A model will have to bring all the stakeholders together before you can solve problems — from agro researchers, specialists and even the farmers’ community. This is where agribusiness innovation comes in — a model that will catalyse inclusive growth through acceleration of pioneering enterprises.
It will necessitate public-private partnership and active engagement of industry, financiers, government and farmers. The engagement of all ecosystem actors around a notion of shared value can increase the competitiveness of the agro-business sector.
VB: Tell me more about the Agro Innovation HUB.
OAO: Agro Innovation HUB is a platform where innovative ideas are generated and accelerated into ventures that can solve the problems in agriculture and agribusiness using new technologies. It’s a space that will bring all the necessary stakeholders together to add value to existing solutions and systems and birth new ones that will redefine agriculture in Nigeria, West Africa and ultimately the African continent.
There are so many hubs now across the country, but there is none known at the moment that focuses on solving agricultural problems. Before establishing AgroHUB, we discovered the ones in Tanzania and South Africa. We recently signed a Memorandum of Understanding (MoU) with the Institute of Agricultural Research and Training, Moor Plantation Ibadan, Nigeria. The institute is a world renowned agro research institute of international repute and they have the mandate in some agricultural programmes across the country.
They also control the farming systems across the south western states of Nigeria, Oyo, Lagos, Ogun, Ondo, Ekiti, Osun states including Edo and Delta states working with the Agricultural Development Programs (ADPs) in these states. If there had been any agribusiness innovation center prior our collaboration, you cannot escape working with them.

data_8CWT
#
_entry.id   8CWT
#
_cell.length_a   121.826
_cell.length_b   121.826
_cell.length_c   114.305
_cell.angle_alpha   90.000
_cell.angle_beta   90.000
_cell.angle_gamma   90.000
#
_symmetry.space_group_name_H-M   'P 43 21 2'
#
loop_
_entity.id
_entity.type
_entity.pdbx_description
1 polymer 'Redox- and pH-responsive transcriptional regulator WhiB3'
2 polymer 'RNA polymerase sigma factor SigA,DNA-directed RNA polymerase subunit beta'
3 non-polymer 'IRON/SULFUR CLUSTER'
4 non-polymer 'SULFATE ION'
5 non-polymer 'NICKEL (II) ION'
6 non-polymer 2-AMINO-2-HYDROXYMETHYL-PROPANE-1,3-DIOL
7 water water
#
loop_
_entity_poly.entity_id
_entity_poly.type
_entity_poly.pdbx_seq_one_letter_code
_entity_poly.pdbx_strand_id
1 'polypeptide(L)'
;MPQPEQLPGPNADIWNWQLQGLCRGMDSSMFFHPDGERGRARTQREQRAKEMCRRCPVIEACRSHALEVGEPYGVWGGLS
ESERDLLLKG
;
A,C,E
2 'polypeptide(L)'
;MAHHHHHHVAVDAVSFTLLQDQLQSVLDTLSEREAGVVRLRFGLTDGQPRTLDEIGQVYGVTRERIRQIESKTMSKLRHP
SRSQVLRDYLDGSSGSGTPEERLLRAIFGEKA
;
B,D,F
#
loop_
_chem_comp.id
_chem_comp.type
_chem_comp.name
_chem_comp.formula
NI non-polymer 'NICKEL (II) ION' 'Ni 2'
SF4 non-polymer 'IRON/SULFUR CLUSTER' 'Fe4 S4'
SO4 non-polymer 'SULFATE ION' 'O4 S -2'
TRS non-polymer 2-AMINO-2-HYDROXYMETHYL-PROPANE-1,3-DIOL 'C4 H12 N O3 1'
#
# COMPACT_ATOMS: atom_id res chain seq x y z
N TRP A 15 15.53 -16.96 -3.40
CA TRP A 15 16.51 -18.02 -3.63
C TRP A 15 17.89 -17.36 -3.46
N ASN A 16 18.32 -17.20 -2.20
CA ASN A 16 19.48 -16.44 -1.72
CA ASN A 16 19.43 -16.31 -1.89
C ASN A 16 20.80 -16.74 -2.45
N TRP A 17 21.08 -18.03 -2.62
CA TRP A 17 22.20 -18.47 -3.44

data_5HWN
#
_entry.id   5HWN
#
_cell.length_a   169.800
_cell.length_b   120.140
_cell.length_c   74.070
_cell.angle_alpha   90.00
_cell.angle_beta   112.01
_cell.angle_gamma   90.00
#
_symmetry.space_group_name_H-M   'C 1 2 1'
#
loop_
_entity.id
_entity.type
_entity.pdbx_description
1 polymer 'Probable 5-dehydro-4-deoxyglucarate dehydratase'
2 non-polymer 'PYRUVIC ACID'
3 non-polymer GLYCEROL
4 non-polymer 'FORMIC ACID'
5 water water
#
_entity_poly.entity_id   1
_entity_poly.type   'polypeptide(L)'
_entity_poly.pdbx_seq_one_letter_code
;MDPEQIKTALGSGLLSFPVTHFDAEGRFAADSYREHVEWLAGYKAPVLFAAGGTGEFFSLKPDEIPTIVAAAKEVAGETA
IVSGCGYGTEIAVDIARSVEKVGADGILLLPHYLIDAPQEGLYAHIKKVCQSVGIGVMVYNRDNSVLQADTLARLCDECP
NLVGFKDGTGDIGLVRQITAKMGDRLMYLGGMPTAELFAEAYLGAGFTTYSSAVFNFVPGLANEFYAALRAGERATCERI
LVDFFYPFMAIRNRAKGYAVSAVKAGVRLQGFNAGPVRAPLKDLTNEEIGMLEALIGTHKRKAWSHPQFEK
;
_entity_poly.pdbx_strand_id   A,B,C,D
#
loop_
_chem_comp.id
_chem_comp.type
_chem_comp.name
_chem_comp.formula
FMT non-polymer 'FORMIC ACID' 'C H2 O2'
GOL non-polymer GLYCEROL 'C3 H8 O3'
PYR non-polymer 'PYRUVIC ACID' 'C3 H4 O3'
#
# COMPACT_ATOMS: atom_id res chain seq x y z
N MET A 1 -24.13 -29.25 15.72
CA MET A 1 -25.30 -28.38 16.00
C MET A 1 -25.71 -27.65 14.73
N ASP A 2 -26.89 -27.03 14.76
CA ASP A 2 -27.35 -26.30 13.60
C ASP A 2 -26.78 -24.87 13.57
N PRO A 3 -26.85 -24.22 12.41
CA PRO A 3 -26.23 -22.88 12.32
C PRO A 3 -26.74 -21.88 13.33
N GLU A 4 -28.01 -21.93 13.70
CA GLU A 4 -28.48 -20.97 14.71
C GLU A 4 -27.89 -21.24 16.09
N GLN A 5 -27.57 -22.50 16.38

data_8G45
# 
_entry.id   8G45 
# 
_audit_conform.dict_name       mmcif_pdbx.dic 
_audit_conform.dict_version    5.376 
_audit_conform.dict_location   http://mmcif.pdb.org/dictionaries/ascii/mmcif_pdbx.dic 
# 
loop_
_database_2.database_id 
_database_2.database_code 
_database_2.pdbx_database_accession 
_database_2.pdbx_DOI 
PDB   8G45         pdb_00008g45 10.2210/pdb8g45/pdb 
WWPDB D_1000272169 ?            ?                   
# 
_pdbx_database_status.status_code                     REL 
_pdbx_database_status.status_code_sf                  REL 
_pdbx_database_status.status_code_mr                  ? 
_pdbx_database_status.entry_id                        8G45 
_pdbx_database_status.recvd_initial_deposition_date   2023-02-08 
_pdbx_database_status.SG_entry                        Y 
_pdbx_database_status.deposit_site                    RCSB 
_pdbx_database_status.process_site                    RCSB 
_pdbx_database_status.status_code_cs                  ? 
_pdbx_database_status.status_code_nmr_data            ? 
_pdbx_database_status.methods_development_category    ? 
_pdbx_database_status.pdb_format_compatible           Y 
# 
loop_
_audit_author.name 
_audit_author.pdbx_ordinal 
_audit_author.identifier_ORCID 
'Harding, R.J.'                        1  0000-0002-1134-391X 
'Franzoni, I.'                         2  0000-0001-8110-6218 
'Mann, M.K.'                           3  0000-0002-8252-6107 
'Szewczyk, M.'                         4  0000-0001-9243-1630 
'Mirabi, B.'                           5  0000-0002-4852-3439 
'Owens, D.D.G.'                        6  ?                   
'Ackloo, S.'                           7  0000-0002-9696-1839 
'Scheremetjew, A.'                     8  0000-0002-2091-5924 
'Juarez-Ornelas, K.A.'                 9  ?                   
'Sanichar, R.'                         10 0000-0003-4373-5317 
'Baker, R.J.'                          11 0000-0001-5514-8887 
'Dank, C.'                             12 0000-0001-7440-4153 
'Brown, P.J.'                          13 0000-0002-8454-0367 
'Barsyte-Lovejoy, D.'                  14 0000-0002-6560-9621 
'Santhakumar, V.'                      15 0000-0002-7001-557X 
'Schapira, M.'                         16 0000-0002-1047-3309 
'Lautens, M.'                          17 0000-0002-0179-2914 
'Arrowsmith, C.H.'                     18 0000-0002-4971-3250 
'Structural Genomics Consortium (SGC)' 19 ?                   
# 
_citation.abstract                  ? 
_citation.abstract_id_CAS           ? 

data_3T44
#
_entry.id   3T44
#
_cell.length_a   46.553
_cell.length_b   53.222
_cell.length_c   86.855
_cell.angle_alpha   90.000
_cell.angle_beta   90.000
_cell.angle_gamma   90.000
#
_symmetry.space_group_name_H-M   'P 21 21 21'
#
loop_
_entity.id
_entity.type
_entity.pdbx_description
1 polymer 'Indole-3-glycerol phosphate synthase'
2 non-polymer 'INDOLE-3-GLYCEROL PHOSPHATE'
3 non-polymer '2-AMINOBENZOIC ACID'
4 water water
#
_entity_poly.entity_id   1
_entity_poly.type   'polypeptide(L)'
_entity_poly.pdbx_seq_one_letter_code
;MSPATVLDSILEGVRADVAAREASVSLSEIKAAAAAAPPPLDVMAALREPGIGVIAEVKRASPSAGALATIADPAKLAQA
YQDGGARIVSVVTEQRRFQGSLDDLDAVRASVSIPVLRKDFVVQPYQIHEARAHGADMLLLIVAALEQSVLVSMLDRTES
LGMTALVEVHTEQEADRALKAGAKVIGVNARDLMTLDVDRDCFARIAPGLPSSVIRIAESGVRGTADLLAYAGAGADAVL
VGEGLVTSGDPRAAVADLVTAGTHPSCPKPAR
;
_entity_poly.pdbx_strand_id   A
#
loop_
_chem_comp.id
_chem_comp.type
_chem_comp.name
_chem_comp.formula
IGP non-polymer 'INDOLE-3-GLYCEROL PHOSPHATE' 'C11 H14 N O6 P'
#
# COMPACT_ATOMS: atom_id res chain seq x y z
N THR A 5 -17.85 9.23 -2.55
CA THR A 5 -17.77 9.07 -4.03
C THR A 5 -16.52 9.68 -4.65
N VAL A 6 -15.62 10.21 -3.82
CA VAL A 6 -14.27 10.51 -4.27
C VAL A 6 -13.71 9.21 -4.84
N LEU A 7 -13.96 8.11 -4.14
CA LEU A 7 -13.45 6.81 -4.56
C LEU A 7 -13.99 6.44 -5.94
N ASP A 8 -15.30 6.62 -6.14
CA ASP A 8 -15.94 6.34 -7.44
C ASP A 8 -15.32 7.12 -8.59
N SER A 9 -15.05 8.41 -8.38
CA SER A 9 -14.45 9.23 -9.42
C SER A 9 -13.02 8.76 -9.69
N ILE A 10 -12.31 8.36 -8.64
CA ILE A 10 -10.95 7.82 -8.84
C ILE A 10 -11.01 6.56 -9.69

VB: What approaches do you think will work?
OAO: We have tried so many approaches in our company as a team from food market platforms to agro classified portals.
A major point to note is that most startups are always after raising funds for their ideas and expecting a miracle overnight which doesn’t work. Those ecommerce companies and other startups we term “successful” in Nigeria have so many stories they won’t share with the public. What we are working on is a bit similar to what Konga is doing but we have a different strategy of capturing the market and operating without all these investors’ funds and venture capitalists brouhaha.
I’m also interested in how easy it is to convince farmers to embrace ICT; can Web-based solutions work considering the poor internet access at rural areas? And of course the issue of monetising for developers of agric ICT solutions that target farmers
The agro value chain is very big and the market is big enough that we even pray for more competing products to flood the space so that we can challenge ourselves and at the end of the day add the needed value. I have access to some information and I can tell you we have more that 1.5 million farm families in Southwest Nigeria alone. If 90% of them own and use a mobile phone what else do you have to know about our wonderful agro-business as a tech developer?
Now that oil is dropping in value, the new trend of diversifying the economy has agribusiness as a major priority by the government.
Enough of building solutions for taxi hailing or another restaurant locator, farmers need an IVR solution that will connect them to the nearest help, a solution to solve the problem of rural financing, a device that will help them monitor and manage their farm business, unemployed graduates are venturing into agriculture without any prior knowledge, they need a platform that will educate them and a whole lot more that time won’t permit me to mention.
Image by Alex Proimos via Flickr